Most of my patients come to see me about problems with their skin, but many of them bring up concerns about their hair during their visits. By far the most frequent hair problem I encounter is hair thinning. It may be surprising to know that I hear about this from women almost as frequently as I hear about it from men. Although there are no magical cures, in many cases there are treatments that can help. To choose the appropriate one, it's important first to identify the cause of the hair loss.
The most common cause of hair loss in men and women is called androgenetic alopecia. This type of hair loss is inherited, and may be related to levels of androgens. Men with androgenetic alopecia develop a receding hair line at the temples along with thinning of hair on the crown of the scalp; while women develop thinning of the hair over the central scalp and usually have normal hair thickness at the periphery.
Another common type of hair loss is telogen effluvium, which occurs when the growth cycles of many hairs become synchronized, and more hair than usual falls out at once. It can be caused by abrupt shifts in hormonal status, such as from starting or stopping oral contraceptives, after pregnancy or after a serious illness or hospitalization.
Telogen effluvium will often resolve on its own after about six months. Androgentic alopecia, on the other hand, inevitably progresses unless it is treated. Hair transplantation is a good option for some people. For patients who prefer to avoid surgery, there are effective medications, and research is ongoing into new treatment options. Topical minoxidil, or Rogaine, can prevent progression of hair loss for many people, and can produce regrowth of hair in both men and women. It takes some time, though, and consistent use for six to 12 months may be needed in order to see a benefit. When it does help, it is important to continue using minoxidil, or the hairs that regrew will be lost again. Minoxidil comes in two strengths: 2 percent and 5 percent. The higher concentration may produce results a little more quickly, although it doesn't ultimately result in more growth of hair on the scalp and may occasionally lead to hair growth on the face.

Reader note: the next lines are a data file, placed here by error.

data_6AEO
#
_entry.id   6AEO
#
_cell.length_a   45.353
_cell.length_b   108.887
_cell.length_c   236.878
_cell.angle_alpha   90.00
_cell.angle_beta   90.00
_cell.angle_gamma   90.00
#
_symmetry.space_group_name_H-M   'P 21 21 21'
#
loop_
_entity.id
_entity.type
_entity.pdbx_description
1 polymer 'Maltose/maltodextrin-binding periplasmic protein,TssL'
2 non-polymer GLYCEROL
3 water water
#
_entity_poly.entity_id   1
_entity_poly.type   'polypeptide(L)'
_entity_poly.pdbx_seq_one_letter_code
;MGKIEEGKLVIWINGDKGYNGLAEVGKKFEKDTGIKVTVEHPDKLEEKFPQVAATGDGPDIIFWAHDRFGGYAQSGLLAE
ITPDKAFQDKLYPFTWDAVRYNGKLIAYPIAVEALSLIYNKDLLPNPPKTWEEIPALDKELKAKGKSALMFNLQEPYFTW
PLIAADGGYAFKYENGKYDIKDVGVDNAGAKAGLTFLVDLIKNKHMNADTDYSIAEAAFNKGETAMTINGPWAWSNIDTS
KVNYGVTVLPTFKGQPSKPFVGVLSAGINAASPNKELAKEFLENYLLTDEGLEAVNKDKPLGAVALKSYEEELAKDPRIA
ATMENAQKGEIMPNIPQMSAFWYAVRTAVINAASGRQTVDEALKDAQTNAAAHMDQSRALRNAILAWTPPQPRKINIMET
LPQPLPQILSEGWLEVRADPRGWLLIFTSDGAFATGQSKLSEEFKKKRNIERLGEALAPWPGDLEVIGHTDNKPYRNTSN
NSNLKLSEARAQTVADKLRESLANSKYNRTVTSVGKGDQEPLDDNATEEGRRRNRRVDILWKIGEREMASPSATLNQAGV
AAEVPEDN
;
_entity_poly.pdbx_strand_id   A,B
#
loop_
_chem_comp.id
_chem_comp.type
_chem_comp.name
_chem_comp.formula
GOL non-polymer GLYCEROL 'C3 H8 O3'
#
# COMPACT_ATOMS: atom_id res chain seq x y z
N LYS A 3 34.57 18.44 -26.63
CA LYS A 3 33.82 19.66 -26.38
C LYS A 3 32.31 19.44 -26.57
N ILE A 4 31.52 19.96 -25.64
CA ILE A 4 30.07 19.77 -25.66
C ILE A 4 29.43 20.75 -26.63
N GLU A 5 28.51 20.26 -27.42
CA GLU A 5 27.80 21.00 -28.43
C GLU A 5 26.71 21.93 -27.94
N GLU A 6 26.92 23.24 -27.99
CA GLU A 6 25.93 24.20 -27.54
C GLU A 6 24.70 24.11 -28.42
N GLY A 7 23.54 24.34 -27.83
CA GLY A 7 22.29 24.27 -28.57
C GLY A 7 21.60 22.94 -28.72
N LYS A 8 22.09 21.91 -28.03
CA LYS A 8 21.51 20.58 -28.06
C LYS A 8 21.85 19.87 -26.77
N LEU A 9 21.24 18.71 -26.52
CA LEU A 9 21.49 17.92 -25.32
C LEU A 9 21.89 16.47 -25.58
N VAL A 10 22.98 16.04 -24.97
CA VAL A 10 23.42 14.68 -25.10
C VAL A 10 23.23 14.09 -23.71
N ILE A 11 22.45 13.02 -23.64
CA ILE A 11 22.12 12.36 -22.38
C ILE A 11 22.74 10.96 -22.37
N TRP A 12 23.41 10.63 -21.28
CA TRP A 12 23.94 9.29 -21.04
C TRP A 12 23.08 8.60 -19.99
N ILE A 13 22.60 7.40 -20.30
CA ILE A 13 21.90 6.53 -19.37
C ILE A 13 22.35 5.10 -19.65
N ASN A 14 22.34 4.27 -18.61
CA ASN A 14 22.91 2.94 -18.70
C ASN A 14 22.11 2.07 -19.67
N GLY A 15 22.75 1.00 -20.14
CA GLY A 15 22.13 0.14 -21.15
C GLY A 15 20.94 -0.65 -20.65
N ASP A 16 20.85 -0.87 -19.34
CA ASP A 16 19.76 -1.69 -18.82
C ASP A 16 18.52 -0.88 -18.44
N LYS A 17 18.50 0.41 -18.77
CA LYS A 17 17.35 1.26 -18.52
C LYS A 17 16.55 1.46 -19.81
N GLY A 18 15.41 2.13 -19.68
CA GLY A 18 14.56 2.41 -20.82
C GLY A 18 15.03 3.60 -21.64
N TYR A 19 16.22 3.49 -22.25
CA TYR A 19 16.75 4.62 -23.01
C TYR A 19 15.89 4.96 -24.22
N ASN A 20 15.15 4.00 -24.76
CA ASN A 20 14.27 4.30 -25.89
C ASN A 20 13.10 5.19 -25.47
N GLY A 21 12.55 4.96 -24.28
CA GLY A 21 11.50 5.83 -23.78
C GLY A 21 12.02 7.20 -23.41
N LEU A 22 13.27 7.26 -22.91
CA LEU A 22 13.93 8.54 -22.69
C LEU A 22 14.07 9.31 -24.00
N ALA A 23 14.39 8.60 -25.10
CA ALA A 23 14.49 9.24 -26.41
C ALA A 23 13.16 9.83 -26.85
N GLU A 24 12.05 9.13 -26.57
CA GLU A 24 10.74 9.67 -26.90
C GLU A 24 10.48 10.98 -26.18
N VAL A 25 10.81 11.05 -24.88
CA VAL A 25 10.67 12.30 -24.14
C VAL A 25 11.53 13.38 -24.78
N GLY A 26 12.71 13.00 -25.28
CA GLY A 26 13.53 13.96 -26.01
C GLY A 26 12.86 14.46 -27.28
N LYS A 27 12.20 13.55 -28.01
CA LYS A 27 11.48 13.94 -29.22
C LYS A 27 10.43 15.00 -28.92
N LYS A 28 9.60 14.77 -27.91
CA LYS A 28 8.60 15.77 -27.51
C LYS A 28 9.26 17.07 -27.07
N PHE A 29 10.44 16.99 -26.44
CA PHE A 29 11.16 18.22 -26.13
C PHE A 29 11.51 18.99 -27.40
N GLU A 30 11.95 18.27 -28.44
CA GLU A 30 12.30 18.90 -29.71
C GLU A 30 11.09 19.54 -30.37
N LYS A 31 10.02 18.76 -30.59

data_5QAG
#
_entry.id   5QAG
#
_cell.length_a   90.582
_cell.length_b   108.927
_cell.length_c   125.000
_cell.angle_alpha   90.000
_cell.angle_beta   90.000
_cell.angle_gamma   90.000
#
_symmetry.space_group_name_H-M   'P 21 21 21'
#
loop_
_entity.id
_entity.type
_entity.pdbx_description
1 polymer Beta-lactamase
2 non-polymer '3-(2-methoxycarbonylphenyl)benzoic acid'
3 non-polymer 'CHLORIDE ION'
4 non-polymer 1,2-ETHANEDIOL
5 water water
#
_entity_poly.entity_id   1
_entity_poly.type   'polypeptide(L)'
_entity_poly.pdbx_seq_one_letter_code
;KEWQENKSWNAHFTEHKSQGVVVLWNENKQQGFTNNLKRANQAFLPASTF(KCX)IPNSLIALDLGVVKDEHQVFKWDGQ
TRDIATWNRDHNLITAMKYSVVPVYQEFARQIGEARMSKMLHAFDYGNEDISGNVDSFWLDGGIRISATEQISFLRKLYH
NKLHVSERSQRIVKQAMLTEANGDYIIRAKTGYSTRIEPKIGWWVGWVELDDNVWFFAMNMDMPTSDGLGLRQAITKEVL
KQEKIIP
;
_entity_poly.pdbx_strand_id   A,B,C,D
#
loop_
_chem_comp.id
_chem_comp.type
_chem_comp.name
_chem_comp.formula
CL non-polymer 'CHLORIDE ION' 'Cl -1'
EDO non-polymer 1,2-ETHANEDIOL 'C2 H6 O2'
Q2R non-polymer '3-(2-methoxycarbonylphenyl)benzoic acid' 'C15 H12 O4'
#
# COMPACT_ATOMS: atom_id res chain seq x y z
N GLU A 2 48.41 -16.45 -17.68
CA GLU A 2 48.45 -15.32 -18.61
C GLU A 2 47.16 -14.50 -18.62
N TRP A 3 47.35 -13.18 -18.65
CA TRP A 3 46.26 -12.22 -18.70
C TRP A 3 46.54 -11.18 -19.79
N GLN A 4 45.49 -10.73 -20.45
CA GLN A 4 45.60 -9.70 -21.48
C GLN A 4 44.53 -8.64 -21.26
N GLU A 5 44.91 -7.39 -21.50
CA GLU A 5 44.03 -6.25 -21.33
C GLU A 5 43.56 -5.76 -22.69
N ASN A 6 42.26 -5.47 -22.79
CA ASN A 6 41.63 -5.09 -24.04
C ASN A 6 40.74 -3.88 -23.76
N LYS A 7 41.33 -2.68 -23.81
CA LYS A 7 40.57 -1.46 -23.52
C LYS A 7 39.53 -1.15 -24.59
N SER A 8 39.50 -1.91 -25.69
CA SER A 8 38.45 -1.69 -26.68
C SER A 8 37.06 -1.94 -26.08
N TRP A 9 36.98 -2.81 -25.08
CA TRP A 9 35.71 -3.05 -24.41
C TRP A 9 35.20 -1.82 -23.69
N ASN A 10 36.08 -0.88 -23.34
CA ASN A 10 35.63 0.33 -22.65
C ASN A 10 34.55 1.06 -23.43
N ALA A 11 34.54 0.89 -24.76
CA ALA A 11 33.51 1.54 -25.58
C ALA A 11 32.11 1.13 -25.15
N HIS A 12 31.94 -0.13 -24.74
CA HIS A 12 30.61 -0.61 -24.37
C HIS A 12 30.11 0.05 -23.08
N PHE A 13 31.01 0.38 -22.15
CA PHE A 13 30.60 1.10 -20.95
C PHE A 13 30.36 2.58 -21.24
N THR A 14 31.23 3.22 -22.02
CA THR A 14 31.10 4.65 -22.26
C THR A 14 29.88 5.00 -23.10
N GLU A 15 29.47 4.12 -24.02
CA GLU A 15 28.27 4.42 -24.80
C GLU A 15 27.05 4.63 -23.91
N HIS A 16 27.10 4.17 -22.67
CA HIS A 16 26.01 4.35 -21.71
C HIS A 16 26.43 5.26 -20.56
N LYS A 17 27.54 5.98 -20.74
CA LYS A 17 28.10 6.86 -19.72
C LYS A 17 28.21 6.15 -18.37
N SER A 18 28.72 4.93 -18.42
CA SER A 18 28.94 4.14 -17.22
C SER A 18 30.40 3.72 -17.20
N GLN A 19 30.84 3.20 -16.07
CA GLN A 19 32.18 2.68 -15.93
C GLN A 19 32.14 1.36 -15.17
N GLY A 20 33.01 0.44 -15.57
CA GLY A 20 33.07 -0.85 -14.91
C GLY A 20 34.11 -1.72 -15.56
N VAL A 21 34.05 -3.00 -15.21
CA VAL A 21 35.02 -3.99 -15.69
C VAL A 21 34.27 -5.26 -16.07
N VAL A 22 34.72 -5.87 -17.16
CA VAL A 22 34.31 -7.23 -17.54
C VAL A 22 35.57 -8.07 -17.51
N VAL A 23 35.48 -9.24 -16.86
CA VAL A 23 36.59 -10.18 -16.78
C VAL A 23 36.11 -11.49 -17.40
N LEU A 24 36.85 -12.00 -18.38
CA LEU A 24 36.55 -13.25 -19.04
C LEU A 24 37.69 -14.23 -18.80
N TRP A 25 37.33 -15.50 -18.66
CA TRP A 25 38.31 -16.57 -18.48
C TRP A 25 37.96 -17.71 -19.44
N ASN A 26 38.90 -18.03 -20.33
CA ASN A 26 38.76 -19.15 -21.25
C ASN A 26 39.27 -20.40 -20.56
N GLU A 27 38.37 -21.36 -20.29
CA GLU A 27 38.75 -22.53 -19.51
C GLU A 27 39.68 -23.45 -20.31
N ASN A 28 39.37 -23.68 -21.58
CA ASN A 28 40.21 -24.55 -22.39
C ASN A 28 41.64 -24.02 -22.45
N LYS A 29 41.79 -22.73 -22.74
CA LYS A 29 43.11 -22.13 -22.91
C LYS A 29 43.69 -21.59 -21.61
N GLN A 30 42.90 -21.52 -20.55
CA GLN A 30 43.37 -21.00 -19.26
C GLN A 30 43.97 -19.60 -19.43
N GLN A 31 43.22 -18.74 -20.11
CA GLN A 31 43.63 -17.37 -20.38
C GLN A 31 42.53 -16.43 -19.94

Finasteride or Propecia is a pill that can also promote regrowth of hair over time, and it can be used in combination with minoxidil. Since this medication blocks androgens, it can cause birth defects if taken during pregnancy and it is approved by the FDA only for use in men.
New research is focusing on potential light treatments for hair loss. Lasers have been used successfully for years to remove hair, and now the focus is shifting to light therapies to regrow hair. One device, the HairMax comb, was approved by the FDA in February for the treatment of male pattern hair loss. This comb, which emits red light, is unlikely to produce more than a modest increase in hair density, and it certainly cannot replace the use of minoxidil and finasteride. However, studies of higher energy light based devices are in progress, and may provide better treatments some day.
PHOTO: iStockphoto; WEB EDITOR: Janet Bennett Kelly - washingtonpost.com